Apologies for the lull in posting. I took a long, much-needed family vacation — almost entirely digital-free. I’m now back in the saddle, recharged and reenergized about all that’s happening in martech. With a huge backlog of cool things to share with you.
Here’s the first…
Enterprise automation company Workato (disclosure: I’m an advisor to them) recently released their 2022 Work Automation Index. It’s not a survey, but rather the aggregated data from 900 of their midsize and enterprise customers from February 2021 to January 2022.
In other words, it’s the ground truth of what a very large sample of companies are actually automating. Hard empirical data, not soft biased opinions.
The first finding that leaped out to me is the chart at the top of this post. Nearly half (47%) of automations created on their platform were built by business users — not IT or engineering professionals.
This is about as resounding of an endorsement of the adoption of “no code” and decentralized technology enablement as one could ask for — all the more so because Workato’s customers are generally large businesses with strong IT departments, not scrappy, highly-fluid startups.
I love scrappy, highly-fluid startups, which have been the primary users of most “no code” platforms. But they often have much more freedom in how they hustle than an established enterprise. Some people have argued that such no-code, decentralized empowerment of non-IT pros would not work in a larger company with formal IT governance. This data from Workato pretty strongly rebuts that argument.
Indeed, it’s the burgeoning category of non-IT “business operations” pros — marketing ops, sales ops, revenue ops, CS ops, etc. — who are collectively building the largest number of automations (23.2%). Big Ops is thriving! This is in no small part because Big Ops teams help larger companies adapt with the kind of agility used by scrappy, highly-fluid startup competitors who are trying to disrupt them.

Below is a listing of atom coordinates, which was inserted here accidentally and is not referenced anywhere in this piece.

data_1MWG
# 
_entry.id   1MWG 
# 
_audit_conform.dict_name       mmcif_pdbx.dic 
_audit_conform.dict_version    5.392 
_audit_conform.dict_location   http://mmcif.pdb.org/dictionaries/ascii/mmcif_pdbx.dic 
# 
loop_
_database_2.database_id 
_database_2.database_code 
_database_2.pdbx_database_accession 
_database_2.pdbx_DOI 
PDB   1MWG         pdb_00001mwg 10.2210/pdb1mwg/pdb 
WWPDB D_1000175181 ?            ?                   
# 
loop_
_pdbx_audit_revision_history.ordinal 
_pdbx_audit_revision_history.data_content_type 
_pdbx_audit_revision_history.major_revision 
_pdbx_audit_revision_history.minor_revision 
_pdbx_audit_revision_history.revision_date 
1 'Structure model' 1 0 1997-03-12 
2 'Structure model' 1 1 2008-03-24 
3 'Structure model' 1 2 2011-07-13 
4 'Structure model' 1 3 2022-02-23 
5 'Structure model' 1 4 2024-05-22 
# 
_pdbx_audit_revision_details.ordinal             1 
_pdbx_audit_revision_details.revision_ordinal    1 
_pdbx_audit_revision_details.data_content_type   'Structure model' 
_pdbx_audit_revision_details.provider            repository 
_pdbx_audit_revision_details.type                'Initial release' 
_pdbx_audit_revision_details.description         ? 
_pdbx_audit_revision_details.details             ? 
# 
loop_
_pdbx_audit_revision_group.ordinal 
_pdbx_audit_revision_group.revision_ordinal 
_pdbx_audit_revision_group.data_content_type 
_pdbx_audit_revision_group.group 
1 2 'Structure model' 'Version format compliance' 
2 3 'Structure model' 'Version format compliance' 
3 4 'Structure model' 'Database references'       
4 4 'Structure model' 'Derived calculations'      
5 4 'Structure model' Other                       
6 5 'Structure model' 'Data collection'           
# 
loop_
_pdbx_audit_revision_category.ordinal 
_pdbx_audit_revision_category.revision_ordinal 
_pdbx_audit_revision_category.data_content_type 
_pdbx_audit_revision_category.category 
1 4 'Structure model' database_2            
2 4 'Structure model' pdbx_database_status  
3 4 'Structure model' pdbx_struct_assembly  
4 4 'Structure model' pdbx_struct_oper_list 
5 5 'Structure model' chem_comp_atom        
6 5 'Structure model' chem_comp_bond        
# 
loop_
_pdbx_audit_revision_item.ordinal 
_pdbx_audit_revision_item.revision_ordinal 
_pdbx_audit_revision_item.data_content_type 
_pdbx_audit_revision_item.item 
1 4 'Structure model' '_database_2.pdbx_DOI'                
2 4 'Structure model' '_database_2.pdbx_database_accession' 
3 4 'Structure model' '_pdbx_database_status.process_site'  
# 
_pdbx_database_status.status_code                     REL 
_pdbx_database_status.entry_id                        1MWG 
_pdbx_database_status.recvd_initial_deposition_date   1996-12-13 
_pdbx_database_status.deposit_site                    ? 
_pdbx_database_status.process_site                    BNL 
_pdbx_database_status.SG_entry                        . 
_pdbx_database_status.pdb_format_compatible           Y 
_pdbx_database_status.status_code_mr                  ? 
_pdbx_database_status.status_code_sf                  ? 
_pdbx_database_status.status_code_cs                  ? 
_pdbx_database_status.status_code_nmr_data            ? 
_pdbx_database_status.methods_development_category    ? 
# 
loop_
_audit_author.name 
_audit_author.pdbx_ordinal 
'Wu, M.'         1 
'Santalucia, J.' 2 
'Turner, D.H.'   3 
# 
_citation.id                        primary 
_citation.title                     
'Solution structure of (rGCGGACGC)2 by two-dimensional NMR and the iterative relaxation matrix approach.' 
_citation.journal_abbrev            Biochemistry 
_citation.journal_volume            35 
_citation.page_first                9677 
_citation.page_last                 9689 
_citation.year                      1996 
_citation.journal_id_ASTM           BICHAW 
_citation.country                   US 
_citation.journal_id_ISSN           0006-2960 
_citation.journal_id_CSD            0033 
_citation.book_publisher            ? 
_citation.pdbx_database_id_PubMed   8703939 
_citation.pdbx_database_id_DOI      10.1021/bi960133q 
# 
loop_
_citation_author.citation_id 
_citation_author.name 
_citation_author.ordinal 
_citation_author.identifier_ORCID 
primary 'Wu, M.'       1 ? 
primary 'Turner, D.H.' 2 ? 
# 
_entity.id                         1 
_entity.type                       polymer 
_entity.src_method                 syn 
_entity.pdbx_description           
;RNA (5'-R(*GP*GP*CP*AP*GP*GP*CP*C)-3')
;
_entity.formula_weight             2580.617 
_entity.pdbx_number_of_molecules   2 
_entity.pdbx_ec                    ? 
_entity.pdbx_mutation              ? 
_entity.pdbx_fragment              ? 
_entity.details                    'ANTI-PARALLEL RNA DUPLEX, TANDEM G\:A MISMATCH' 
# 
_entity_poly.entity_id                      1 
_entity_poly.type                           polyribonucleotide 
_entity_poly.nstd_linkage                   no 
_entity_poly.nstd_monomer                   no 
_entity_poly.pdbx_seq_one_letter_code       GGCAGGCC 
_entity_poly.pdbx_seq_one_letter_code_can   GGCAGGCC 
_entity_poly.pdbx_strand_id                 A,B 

This isn’t just a marketing ops thing either.
In fact, marketing and sales rank third in the departments leveraging automation. The largest number of automated processes in this index were for finance and accounting (26%). Sales and marketing had half as many (13%).
(Granted, this may be because Workato specifically has more adoption within finance and accounting, as well as IT. If you factor in all the automations that marketing ops and sales ops use in their CRMs and MAPs, they probably have more total automations. But the point is that this proliferation of business automation is not unique to marketing and sales.)
So what are marketing ops pros automating? Here are the high-level clusters:
If campaign operations sounds a little too vague, Workato explains what’s included:
“Everything in a campaign not related to leads, including creative & copy approvals, file storage, and capturing performance data. It might mean connecting CRM systems, marketing apps, and project management tools, allowing teams to plan, execute, and measure the impact of campaigns. Automating campaign execution processes helps creative resources avoid data entry and campaign leaders remove manual steps from reporting.”
Curious about marketing ops’ cousins in sales ops and what they’re automating?
(I suspect that in a lot of companies, many of these “sales” automations are being run — or at least co-managed — by the marketing ops team. Or, in those organizations who have a combined revenue ops function, these neatly blend together under that umbrella.)
To close full circle, here’s one more fascinating stat from this report:
While across the entire business 47% of automations were built by business users (instead of IT), within marketing and sales that percentage jumped to 70%.
That’s one of the highest ratios of business-user builders to IT builders of any department — with the exception of customer success, where 72% of the automations are built by business users: hand-offs from sales to customer success, customer onboarding and training workflows, automated customer experience and NPS surveys, etc.
Marketing, sales, customer service: all teams where the processes being automated revolve around the customer journey and rely heavily on the domain expertise of ops leaders embedded within those departments.
This is Big Ops incarnate.
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